"A Button-hole Lower"

Context: Don Adriano de Armado, Costard, a clown, and several others are presenting a play for the Princess of France and her court with King Ferdinand of Navarre and his nobles. In this play Costard plays the part of Pompey. While Armado, who plays Hector, delivers his lines, Berowne–an attendant lord to the king–whispers to Costard some alarming information about Jaquenetta and Armado. And then, while Armado is still playing the part of Hector, Costard–with his newly gained knowledge–confronts him with the fact that Jaquenetta, a country "wench" is "two months on her way" with his child. Armado challenges Costard to a duel because of this public charge, and the two are led on by the onlookers who keep referring to them as Pompey and Hector. Then Moth, page to Armado, steps in to remind his master of his position and to head off a duel not worthy of his master's fighting. He reminds Armado that his position is not that of the play hero, Hector, being challenged by a lofty antagonist; rather, the challenge is from Costard the clown concerning a mere country wench. Thus, Moth's desire is to bring Armando "a button-hole lower," out of the play and back into reality.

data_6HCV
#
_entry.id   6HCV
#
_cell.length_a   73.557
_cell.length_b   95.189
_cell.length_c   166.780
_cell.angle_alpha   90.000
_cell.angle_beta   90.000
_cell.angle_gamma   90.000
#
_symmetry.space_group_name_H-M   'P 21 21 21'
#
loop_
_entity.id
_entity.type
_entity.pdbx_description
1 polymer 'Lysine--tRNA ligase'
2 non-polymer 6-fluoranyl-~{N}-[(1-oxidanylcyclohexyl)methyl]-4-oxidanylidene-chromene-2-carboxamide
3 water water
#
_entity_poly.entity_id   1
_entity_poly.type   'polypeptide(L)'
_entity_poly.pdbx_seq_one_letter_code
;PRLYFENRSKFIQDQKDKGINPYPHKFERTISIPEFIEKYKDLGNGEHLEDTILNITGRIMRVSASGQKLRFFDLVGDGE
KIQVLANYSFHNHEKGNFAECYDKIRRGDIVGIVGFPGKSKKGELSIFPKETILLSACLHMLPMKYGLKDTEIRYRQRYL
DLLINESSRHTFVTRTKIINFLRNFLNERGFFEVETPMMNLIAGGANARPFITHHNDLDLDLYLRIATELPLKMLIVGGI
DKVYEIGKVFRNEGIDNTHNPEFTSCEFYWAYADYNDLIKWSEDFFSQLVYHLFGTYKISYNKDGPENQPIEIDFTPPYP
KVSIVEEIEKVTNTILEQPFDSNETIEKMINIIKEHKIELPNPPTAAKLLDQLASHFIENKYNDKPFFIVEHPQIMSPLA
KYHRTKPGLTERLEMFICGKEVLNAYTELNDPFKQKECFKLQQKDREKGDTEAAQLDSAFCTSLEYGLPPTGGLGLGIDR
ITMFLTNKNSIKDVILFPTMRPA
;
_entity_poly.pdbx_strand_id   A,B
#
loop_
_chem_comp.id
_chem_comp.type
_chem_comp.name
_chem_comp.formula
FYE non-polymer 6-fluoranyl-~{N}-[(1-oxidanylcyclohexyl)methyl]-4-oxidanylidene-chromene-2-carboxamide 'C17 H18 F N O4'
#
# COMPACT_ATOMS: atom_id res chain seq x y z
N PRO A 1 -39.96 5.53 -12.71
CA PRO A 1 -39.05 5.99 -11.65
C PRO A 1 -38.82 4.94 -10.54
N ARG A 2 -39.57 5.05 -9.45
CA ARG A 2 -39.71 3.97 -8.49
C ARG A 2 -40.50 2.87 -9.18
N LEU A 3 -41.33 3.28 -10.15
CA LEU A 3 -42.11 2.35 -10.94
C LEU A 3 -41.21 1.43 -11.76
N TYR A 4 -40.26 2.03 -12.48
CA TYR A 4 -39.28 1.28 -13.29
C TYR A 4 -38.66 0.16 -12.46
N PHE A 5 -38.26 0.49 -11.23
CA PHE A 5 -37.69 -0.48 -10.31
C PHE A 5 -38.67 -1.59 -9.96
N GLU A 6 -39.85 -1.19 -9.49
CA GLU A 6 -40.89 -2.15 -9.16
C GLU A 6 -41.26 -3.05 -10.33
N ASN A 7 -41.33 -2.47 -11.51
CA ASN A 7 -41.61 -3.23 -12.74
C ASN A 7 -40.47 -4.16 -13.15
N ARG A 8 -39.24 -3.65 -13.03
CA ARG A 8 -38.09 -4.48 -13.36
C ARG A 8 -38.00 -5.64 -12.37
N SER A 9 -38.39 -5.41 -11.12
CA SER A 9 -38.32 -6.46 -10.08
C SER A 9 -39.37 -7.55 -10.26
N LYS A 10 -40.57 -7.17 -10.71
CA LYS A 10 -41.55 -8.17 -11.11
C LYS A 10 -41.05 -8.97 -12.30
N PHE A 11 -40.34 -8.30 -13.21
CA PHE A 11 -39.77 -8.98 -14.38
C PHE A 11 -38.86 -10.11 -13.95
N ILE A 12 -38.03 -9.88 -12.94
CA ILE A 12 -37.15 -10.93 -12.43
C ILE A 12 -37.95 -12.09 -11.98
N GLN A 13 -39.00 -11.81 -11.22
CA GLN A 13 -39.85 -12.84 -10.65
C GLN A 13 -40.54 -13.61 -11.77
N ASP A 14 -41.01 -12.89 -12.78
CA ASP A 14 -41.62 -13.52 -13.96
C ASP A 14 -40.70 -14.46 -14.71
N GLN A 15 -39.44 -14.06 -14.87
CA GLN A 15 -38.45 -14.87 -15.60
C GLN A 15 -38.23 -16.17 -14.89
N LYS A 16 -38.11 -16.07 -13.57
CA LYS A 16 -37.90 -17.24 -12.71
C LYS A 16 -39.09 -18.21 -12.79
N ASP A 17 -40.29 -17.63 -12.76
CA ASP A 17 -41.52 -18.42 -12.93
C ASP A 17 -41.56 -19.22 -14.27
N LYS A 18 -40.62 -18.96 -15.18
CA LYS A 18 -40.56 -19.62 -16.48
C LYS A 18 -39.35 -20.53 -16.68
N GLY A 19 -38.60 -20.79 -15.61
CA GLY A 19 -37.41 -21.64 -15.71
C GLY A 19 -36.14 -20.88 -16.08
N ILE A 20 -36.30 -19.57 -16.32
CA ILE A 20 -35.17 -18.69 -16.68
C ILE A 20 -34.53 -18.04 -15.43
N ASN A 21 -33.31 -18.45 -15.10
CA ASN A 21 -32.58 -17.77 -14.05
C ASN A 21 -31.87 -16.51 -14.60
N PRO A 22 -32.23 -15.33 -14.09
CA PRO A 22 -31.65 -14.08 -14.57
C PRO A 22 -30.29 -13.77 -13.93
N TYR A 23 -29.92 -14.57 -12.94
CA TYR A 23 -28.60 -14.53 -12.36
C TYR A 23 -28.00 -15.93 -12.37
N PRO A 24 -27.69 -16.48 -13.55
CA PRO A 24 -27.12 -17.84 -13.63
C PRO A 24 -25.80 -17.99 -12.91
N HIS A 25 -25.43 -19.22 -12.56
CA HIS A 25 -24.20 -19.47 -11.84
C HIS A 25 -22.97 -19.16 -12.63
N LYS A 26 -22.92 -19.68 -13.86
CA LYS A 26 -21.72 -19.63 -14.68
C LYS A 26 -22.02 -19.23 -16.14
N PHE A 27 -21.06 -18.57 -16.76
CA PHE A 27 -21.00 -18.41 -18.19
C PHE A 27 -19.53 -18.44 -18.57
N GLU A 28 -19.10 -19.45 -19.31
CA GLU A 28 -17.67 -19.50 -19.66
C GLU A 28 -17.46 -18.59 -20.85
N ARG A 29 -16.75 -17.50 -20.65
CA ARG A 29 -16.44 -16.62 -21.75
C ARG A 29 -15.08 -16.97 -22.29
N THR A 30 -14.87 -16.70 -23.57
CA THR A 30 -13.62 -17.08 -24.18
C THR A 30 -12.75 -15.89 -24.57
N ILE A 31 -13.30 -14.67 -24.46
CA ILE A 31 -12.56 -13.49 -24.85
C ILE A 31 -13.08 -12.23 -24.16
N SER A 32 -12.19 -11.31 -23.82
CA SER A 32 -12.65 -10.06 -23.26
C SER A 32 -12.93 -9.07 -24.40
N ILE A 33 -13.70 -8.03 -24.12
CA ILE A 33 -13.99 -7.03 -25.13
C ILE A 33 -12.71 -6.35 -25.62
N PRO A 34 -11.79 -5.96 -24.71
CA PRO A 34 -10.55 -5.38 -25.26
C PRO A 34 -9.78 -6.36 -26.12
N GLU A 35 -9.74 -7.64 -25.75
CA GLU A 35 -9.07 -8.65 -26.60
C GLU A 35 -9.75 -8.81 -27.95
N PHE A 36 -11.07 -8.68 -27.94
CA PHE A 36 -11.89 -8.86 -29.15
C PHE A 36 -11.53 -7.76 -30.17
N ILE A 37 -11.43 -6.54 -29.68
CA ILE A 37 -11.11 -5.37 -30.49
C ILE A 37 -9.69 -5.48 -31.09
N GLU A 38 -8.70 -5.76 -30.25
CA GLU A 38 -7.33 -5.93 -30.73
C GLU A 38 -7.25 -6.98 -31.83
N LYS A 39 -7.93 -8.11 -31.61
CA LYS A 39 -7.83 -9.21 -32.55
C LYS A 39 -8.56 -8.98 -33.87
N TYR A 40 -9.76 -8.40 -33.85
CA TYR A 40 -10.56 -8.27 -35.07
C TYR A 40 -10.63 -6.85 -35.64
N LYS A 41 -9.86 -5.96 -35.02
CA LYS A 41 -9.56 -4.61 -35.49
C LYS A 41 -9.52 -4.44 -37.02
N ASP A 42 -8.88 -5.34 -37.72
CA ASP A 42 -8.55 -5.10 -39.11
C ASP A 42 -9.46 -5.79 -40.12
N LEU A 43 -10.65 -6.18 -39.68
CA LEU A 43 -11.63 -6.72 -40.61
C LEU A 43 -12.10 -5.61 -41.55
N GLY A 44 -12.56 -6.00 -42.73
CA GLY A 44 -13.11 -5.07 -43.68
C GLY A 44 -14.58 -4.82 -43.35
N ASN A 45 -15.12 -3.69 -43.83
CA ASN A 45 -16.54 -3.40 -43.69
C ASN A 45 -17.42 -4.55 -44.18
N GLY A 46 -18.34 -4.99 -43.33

Master, let me take you a button-hole lower. Do you not see Pompey is uncasing for the combat? What mean you? You will lose your reputation.